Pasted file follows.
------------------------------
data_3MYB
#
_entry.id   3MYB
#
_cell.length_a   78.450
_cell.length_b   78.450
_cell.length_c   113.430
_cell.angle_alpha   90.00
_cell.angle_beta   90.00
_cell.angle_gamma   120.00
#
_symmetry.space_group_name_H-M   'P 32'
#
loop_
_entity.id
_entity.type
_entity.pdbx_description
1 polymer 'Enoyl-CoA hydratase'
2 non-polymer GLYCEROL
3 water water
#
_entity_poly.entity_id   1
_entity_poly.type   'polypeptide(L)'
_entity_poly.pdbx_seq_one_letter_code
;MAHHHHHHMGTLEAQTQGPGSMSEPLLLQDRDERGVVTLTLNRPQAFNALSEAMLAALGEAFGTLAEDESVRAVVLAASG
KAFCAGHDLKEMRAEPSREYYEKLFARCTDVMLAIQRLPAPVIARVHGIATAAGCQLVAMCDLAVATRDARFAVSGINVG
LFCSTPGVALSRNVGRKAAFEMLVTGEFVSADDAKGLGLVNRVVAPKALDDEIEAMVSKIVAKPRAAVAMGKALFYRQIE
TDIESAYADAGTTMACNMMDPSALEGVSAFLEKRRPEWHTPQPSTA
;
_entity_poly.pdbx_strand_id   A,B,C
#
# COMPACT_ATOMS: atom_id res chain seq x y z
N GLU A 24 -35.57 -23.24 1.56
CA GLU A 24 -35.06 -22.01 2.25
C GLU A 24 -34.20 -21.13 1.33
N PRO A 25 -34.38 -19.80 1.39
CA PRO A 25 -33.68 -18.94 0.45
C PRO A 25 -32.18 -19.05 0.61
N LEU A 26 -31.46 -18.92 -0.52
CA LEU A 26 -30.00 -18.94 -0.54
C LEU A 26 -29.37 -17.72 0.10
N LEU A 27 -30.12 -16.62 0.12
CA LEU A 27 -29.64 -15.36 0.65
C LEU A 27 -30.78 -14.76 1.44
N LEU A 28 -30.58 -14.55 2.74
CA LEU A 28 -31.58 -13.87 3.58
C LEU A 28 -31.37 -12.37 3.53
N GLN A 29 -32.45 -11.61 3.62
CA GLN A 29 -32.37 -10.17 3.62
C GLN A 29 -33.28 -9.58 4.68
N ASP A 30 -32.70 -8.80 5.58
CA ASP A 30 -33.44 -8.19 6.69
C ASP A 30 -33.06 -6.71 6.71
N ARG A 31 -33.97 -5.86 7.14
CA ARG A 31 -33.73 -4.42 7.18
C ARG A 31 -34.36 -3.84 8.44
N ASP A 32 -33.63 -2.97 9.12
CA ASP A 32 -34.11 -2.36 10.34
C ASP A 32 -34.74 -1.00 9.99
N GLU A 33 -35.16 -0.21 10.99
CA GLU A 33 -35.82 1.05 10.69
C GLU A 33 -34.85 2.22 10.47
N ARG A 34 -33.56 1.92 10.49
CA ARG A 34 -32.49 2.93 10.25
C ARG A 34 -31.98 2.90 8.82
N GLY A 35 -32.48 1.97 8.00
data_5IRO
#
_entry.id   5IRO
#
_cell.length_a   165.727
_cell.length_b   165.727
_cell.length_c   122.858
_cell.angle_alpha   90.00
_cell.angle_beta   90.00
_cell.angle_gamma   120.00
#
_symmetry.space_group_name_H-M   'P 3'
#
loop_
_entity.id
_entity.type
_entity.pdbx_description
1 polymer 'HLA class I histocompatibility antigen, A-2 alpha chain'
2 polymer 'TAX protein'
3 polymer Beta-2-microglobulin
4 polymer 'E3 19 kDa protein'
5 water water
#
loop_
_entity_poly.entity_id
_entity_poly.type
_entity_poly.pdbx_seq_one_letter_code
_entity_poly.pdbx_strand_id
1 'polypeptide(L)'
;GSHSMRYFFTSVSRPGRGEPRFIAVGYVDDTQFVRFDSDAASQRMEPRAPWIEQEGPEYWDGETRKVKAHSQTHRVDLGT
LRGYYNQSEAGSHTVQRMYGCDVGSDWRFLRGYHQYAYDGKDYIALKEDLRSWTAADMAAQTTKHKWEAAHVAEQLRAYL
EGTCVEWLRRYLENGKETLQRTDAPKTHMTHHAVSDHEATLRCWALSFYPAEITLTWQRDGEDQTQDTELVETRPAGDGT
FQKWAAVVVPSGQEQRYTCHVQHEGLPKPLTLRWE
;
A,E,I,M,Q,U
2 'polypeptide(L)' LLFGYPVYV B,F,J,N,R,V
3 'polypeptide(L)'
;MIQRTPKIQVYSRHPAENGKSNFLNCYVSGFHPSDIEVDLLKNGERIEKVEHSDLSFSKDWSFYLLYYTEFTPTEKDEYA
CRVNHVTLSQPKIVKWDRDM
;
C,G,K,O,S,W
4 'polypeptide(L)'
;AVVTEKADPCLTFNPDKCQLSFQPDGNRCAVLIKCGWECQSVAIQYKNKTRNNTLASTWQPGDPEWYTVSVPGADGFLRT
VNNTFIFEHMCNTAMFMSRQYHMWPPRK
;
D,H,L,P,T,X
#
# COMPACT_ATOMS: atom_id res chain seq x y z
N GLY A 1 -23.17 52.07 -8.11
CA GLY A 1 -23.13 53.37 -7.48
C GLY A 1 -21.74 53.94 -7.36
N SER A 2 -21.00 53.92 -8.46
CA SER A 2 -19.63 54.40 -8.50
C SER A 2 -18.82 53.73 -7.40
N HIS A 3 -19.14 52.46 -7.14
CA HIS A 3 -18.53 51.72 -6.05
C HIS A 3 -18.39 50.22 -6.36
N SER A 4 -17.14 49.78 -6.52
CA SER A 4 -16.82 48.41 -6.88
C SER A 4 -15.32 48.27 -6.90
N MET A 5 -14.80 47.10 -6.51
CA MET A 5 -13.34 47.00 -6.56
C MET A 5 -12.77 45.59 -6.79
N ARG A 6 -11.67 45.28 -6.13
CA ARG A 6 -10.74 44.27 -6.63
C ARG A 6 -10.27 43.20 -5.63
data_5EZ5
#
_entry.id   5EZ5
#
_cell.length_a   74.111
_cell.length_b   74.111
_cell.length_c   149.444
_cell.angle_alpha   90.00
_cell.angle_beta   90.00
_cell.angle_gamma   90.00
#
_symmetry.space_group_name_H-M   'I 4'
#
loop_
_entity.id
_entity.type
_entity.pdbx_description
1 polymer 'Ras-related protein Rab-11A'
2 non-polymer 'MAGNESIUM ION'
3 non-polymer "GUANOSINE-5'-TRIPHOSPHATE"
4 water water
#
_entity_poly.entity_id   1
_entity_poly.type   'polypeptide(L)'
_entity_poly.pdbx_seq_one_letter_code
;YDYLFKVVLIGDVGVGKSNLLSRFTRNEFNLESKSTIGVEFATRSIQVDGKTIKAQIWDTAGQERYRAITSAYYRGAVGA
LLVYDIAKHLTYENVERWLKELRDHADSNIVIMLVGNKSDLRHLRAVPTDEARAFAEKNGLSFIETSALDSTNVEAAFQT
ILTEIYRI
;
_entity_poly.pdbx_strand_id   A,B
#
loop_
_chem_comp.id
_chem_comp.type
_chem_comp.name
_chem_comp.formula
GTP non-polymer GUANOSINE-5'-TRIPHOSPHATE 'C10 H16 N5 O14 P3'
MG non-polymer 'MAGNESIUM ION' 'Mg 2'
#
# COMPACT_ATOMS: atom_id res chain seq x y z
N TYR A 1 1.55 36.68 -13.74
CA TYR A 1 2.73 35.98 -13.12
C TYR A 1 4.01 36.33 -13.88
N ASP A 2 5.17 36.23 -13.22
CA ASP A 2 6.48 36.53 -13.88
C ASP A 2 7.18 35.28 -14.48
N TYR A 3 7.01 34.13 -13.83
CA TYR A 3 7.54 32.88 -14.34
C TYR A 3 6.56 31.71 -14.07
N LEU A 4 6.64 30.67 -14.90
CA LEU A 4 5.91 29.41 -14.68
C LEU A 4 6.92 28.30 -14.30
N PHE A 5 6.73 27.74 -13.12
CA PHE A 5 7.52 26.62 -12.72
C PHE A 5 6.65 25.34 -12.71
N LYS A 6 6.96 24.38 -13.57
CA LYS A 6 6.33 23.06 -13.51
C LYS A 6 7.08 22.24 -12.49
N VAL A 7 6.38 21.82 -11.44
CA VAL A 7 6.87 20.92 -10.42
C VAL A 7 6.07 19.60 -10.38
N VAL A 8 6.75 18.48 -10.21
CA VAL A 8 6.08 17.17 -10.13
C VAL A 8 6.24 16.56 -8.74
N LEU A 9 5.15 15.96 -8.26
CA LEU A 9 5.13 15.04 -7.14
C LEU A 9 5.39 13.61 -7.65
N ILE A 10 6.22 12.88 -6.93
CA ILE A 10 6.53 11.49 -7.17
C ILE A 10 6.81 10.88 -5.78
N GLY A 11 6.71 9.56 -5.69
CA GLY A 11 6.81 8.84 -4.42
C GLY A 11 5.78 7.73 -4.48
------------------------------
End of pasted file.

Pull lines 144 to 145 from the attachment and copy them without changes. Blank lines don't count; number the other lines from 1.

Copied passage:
_symmetry.space_group_name_H-M   'I 4'
#